ἔρωτά τινα αὐτῷ μηχανωμένους some lust in him constructing
ἐμποιῆσαι they engender
προστάτην a champion
τῶν ἀργῶν καὶ of the unproductive and
τὰ ἕτοιμα διανεμομένων sharing-what-is-at-hand
ἐπιθυμιῶν, desires,
ὑπόπτερον καὶ μέγαν κηφῆνά τινα· some winged and large drone;
ἢ τί ἄλλο or anything else
οἴει εἶναι do you suppose to be
τὸν τῶν τοιούτων ἔρωτα; the lust of such men?

The Greek text is from Perseus.

I have followed Waterfield in using “lust” for erôs.

I am also translating magoi literally, like Shorey, who perceives an allusion to the conspiracy of two Persian magi recounted in Herodotus III.61:

Now after Cambyses, son of Cyrus, had lost his mind, while he was still in Egypt, two Magus brothers rebelled against him. One of them had been left by Cambyses as steward of his house; this man now revolted from him, perceiving that the death of Smerdis was kept secret, and that few knew of it, most believing him to be still alive. Therefore he plotted to gain the royal power: he had a brother, his partner, as I said, in rebellion; this brother was in appearance very like Cyrus’ son Smerdis, whom Cambyses, his brother, had killed; nor was he like him in appearance only, but he bore the same name too, Smerdis. Patizeithes the Magus persuaded this man that he would manage everything for him; he brought his brother and set him on the royal throne; then he sent heralds to all parts, one of whom was to go to Egypt and proclaim to the army that henceforth they must obey not Cambyses but Smerdis, the son of Cyrus.

Here are some other translations of the Republican passage that I found. Perhaps none of them quite have Waterfield’s take, as I understand it, but Lindsay and Bloom may come closest (Bloom says Shorey and Lindsay are the best, and Lindsay “probably the more useful”). Love, passion, desire are all used for erôs; nobody else has Waterfield’s lust (though Shorey uses it in the plural where others have desires or appetites).

Spens (1763):

But when thoſe curious magicians and tyrant-makers have no hopes of retaining the youth in their power in any other way, they contrive to excite in him a certain love which preſides over the indolent desires, and ſuch as miniſter readily to their pleaſures a certain winged and large drone; or do you imagine that the love of theſe things is any thing elſe?

Sydenham (1808):

But when thoſe dire magicians and tyrant-makers have no hopes of retaining the youth in their power any other way, they contrive to excite in him a certain love which preſides over the indolent deſires, and ſuch as miniſter readily to their pleaſures, which love is a certain winged and large drone; or do you think that the love of theſe things is any thing elſe?

Jowett (1892):

As soon as these dire magicians and tyrant-makers find that they are losing their hold on him, they contrive to implant in him a master passion, to be lord over his idle and spendthrift lusts—a sort of monstrous winged drone—that is the only image which will adequately describe him.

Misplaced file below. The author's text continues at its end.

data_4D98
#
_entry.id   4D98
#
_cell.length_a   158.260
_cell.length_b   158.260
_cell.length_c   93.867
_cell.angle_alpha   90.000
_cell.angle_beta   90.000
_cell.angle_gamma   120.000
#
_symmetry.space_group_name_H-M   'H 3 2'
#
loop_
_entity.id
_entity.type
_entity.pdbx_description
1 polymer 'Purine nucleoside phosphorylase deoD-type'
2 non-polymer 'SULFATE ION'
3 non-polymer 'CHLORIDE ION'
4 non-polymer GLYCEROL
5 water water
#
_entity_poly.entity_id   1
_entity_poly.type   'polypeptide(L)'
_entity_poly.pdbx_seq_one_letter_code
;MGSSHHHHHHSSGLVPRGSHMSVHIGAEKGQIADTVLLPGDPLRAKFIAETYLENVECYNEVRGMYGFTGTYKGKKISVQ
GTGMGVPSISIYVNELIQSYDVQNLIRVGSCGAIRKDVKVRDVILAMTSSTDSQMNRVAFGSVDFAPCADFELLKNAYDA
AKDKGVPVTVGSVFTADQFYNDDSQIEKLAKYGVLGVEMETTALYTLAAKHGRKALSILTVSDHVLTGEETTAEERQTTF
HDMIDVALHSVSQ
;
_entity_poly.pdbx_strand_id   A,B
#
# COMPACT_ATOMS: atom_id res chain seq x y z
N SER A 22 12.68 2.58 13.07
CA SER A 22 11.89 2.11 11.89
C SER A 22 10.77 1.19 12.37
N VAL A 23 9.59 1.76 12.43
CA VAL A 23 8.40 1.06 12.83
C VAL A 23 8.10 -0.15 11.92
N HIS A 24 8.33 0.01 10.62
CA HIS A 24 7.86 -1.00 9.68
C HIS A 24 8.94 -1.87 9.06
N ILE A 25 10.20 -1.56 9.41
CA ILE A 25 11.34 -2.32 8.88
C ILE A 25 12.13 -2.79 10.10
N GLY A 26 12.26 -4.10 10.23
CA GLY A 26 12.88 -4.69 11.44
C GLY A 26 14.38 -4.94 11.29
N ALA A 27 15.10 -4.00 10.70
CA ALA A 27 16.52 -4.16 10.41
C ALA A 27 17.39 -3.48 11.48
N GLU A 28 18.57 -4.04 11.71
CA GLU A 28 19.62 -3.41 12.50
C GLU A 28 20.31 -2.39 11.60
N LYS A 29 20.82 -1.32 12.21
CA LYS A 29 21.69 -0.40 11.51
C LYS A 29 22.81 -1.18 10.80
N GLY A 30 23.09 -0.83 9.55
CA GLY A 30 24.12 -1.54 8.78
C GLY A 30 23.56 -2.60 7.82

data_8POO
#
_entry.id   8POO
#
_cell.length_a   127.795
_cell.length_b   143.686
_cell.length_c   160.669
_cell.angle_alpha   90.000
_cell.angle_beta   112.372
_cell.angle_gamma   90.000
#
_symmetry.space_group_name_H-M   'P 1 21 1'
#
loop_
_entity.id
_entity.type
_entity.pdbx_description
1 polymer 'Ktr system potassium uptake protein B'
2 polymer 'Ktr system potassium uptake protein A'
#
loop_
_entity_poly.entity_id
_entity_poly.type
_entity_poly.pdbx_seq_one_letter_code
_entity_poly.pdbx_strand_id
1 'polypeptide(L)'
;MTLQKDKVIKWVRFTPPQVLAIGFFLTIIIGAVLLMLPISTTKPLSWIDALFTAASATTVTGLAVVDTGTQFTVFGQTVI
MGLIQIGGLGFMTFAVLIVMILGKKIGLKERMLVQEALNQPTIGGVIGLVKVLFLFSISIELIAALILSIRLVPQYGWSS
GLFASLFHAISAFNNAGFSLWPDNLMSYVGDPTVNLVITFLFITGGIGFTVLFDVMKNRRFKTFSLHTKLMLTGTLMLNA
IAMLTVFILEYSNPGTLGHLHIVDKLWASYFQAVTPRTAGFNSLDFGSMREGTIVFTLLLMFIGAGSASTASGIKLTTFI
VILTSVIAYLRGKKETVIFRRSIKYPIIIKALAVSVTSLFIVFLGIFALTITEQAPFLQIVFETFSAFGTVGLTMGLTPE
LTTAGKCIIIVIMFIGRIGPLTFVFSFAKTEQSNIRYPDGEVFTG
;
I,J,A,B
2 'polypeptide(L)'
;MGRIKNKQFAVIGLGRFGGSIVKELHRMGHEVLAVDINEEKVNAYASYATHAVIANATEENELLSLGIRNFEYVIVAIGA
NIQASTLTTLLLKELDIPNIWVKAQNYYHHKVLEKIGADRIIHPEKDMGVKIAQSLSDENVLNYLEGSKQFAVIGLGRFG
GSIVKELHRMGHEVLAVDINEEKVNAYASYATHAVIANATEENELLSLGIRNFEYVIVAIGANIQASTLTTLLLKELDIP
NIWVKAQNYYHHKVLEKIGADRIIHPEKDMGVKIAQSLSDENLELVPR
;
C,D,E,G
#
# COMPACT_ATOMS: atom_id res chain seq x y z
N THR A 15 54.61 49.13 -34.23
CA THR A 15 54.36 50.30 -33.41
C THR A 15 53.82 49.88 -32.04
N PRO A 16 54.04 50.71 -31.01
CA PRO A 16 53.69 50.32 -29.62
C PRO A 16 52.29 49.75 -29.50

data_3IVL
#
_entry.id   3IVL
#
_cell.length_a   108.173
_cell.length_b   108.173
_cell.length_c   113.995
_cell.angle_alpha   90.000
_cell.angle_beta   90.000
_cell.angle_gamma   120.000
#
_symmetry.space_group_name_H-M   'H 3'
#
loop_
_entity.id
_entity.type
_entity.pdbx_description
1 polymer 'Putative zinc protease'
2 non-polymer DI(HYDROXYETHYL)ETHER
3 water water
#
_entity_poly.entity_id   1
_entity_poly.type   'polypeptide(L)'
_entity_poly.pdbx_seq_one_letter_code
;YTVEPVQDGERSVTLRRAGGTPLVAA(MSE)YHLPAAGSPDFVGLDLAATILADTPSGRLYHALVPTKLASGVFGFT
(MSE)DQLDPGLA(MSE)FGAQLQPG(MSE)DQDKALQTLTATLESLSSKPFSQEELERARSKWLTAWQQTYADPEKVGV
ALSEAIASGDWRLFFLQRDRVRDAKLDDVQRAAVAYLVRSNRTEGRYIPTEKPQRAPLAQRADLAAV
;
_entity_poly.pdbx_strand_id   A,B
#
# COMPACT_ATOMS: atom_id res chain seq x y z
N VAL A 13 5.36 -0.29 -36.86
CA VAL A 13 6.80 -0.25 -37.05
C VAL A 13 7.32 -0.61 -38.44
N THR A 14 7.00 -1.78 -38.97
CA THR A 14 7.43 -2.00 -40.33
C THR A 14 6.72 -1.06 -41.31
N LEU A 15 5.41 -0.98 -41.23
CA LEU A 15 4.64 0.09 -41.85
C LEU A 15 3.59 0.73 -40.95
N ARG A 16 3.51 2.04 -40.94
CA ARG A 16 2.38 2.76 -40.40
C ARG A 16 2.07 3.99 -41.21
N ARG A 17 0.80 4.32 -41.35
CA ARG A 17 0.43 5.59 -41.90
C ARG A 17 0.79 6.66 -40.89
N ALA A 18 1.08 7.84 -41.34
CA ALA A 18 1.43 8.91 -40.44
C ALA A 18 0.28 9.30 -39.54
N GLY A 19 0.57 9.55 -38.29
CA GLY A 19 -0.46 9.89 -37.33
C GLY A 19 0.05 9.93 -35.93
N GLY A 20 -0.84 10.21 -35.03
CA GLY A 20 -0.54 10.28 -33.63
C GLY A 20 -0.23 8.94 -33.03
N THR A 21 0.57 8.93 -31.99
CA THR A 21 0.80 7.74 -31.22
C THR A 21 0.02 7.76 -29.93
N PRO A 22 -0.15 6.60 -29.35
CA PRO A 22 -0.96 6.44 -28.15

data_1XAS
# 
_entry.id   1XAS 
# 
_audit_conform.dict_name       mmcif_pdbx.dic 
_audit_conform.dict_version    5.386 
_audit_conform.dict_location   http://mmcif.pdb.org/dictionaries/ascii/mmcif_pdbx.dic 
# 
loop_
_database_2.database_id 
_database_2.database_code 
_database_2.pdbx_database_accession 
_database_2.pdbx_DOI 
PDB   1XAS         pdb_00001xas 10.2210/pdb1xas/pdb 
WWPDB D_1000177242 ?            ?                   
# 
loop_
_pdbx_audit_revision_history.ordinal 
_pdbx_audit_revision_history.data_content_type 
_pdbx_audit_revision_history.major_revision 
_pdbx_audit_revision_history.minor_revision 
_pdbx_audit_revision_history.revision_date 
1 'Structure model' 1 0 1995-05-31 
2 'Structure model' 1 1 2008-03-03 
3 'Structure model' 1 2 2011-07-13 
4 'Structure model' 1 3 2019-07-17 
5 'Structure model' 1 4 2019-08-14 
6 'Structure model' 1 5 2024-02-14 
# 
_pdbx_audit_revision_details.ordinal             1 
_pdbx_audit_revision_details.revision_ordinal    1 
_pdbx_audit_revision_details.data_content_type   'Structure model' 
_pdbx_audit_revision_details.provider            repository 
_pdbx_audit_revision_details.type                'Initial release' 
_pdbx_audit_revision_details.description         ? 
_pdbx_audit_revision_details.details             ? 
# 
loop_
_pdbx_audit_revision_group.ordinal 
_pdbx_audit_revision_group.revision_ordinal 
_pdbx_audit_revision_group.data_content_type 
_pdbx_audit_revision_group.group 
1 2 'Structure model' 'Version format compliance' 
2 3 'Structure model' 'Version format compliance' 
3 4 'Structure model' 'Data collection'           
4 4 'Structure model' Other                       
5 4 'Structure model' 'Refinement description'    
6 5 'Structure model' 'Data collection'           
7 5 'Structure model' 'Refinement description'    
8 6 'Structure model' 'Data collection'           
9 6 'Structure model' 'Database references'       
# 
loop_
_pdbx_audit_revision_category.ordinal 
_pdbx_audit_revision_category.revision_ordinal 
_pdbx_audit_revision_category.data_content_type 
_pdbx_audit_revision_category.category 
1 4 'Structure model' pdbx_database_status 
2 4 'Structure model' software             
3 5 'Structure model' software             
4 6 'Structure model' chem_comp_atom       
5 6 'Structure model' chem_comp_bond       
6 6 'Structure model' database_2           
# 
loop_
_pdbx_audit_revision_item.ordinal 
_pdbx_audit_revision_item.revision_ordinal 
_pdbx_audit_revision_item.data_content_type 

Lindsay (1923):

When these terrible magicians and tyrant-makers have given up hope of securing their hold on the young man in any other way, they contrive to implant within him a love that shall preside over the idle desires which consume whatever is given them—some winged and mighty drone. Do you think love in such men could be anything else?

Shorey (1935):

And when these dread magi and king-makers come to realize that they have no hope of controlling the youth in any other way, they contrive to engender in his soul a ruling passion to be the protector of his idle and prodigal appetites, a monstrous winged drone. Or do you think the spirit of desire in such men is aught else?

Bloom (1968):

And when they [“dread enchanters and tyrant-makers”] have no hope of getting hold of the young man in any other way, they contrive to implant some love in him—a great winged drone—to be the leader of the idle desires that insist on all available resources being distributed to them. Or do you suppose that love in such men is anything other than a winged drone?

Reeve (2004):

And when these terrible enchanters and tyrant-makers have no hope of keeping hold of the young man in any other way, they contrive to implant a powerful passion in him as the popular leader of those idle and profligate appetites—a sort-of great, winged drone. Or do you think passion is ever anything else in such people?

Back in the Republic, we have seen the tyrannical soul created by injection of love or passion; but wine will also do the job, as will melancholy (573c) – Liddell and Scott cite this passage under μελαγχολικός ή όν for the meaning of atrabilious, impulsive.

For Aristotle in the Nicomachean Ethics (VII.10, 1152a19), the melancholic man (“excitable” for translators such as W. D. Ross and Roger Crisp) is the kind of acratic (“incontinent”) man who does no wrong deliberately.

I don’t know how being melancholic changed from being excitable to being depressed. Chaucer uses it in the latter sense the Canterbury Tales, where the Knight tells us of the lovesick Arcite,

So feble eek were his spirits, and so lowe,
 1370And chaunged so, that no man coude knowe
His speche nor his vois, though men it herde.
And in his gere, for al the world he ferde
Nat oonly lyk the loveres maladye
Of Hereos, but rather lyk manye